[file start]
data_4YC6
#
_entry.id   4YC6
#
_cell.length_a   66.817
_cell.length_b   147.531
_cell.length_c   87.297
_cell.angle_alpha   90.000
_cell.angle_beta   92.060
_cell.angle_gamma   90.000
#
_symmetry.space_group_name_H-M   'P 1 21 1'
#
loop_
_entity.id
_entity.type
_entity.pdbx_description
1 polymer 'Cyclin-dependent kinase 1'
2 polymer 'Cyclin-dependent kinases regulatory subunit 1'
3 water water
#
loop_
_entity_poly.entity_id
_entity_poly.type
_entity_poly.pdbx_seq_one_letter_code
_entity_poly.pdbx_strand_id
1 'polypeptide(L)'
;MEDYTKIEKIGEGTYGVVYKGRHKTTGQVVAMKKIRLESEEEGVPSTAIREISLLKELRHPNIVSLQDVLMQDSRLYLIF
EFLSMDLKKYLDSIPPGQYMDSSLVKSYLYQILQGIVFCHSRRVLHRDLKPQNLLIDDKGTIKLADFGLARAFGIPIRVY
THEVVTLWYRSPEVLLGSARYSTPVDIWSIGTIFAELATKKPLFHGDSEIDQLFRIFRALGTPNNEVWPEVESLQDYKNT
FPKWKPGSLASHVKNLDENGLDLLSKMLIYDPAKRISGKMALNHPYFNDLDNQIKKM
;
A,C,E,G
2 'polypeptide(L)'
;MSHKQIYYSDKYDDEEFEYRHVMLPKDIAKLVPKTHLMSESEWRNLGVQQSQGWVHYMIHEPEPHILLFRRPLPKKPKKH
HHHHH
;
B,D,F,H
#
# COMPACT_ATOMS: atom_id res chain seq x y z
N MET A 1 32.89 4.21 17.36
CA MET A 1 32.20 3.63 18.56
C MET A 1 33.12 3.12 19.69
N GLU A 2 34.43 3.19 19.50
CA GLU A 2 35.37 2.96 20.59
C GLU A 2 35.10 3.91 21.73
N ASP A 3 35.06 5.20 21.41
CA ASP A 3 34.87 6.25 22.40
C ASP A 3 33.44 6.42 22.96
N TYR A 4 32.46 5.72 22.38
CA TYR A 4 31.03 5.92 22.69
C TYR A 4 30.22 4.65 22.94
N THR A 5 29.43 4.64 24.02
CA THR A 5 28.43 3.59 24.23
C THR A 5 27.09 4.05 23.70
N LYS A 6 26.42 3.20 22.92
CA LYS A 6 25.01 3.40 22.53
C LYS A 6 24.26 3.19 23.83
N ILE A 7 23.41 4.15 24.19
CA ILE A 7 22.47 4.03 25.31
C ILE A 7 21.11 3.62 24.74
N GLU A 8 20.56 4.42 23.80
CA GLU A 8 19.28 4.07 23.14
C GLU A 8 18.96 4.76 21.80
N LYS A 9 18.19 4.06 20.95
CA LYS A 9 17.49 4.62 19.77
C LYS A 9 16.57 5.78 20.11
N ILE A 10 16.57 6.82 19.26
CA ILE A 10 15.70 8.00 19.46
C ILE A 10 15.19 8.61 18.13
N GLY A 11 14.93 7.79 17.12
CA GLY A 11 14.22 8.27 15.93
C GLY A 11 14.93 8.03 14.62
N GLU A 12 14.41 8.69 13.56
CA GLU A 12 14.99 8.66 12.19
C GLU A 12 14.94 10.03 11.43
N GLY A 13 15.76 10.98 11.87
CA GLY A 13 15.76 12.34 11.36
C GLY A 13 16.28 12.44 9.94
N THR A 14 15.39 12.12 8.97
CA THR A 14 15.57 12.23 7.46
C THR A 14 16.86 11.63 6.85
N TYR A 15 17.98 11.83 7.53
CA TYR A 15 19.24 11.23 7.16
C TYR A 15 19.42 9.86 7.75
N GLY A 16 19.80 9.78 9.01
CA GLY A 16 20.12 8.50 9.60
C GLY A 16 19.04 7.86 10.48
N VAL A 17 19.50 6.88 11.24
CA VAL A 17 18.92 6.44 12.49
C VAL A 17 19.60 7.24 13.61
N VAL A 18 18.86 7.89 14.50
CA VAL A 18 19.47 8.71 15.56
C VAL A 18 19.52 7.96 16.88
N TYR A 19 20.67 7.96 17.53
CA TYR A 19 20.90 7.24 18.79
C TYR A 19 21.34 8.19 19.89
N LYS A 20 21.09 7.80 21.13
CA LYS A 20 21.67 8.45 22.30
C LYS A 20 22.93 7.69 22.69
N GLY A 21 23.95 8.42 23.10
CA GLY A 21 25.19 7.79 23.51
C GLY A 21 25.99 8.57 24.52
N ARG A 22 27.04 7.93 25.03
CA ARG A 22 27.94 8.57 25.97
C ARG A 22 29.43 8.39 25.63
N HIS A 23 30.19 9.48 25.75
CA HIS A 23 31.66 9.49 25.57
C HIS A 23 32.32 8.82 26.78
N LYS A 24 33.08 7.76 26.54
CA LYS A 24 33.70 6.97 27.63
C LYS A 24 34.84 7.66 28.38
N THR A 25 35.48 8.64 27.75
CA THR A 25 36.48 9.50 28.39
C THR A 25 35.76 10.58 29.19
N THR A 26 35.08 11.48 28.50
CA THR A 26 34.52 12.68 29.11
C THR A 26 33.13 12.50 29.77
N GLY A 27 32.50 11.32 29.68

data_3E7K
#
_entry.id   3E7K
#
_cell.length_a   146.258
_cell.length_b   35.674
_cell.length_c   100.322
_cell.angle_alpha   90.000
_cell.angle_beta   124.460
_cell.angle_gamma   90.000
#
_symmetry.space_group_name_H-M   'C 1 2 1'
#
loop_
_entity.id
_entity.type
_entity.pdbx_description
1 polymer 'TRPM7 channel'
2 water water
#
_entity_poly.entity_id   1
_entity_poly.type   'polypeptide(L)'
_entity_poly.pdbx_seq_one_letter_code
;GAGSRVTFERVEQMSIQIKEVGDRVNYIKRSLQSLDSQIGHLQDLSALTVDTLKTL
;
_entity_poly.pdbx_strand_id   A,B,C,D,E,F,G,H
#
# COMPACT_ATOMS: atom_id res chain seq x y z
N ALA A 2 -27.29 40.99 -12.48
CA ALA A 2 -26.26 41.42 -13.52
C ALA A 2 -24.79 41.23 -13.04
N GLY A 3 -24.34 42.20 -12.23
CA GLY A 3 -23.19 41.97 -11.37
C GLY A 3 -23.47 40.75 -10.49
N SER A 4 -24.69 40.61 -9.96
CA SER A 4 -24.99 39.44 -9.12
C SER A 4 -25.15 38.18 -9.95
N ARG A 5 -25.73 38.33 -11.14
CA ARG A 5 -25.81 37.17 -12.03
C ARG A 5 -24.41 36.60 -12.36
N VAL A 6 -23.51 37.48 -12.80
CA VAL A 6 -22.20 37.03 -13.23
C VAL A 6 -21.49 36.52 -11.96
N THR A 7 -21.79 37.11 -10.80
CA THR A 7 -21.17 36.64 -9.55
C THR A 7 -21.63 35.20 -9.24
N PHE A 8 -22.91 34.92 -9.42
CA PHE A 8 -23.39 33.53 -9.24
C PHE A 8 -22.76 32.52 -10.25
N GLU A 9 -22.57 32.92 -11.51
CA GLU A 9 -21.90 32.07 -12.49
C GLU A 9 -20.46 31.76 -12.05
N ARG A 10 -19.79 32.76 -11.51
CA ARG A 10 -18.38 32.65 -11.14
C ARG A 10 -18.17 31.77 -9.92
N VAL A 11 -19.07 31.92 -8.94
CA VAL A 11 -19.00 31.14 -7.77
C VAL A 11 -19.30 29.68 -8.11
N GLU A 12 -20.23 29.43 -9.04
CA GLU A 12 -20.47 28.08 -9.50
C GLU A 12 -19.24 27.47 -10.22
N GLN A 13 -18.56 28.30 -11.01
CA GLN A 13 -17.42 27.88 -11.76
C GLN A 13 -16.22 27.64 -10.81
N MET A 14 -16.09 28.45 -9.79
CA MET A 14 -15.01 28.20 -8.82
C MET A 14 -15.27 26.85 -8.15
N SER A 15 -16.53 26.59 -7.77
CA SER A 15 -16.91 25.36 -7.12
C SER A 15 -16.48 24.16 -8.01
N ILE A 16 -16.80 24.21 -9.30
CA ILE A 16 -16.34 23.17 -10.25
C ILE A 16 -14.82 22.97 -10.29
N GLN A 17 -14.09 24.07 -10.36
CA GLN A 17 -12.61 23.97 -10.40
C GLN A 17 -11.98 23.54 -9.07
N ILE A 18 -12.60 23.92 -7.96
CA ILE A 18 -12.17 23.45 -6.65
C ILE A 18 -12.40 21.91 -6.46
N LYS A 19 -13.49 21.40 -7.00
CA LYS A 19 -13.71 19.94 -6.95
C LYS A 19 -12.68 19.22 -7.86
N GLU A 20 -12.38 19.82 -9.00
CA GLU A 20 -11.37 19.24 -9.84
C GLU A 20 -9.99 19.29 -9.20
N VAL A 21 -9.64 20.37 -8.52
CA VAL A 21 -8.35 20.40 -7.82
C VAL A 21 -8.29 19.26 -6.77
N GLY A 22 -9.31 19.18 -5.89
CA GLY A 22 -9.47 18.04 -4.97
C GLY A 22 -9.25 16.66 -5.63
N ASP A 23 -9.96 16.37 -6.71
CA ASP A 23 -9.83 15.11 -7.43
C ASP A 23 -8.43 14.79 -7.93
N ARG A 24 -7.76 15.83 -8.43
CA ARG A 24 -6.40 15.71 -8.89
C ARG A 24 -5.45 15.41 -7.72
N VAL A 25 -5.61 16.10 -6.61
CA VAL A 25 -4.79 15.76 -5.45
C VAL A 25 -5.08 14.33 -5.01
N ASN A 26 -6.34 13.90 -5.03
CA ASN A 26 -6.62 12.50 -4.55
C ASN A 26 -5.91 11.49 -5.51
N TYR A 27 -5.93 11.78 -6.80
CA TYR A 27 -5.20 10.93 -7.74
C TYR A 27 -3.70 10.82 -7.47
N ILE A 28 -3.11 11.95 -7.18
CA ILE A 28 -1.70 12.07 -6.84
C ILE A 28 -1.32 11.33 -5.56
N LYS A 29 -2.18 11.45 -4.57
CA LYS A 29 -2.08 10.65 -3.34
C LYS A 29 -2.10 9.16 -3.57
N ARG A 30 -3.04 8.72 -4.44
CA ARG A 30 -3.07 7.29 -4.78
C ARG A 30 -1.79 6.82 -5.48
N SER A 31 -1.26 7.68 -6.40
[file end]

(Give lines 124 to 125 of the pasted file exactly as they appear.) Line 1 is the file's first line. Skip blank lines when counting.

_cell.length_a   146.258
_cell.length_b   35.674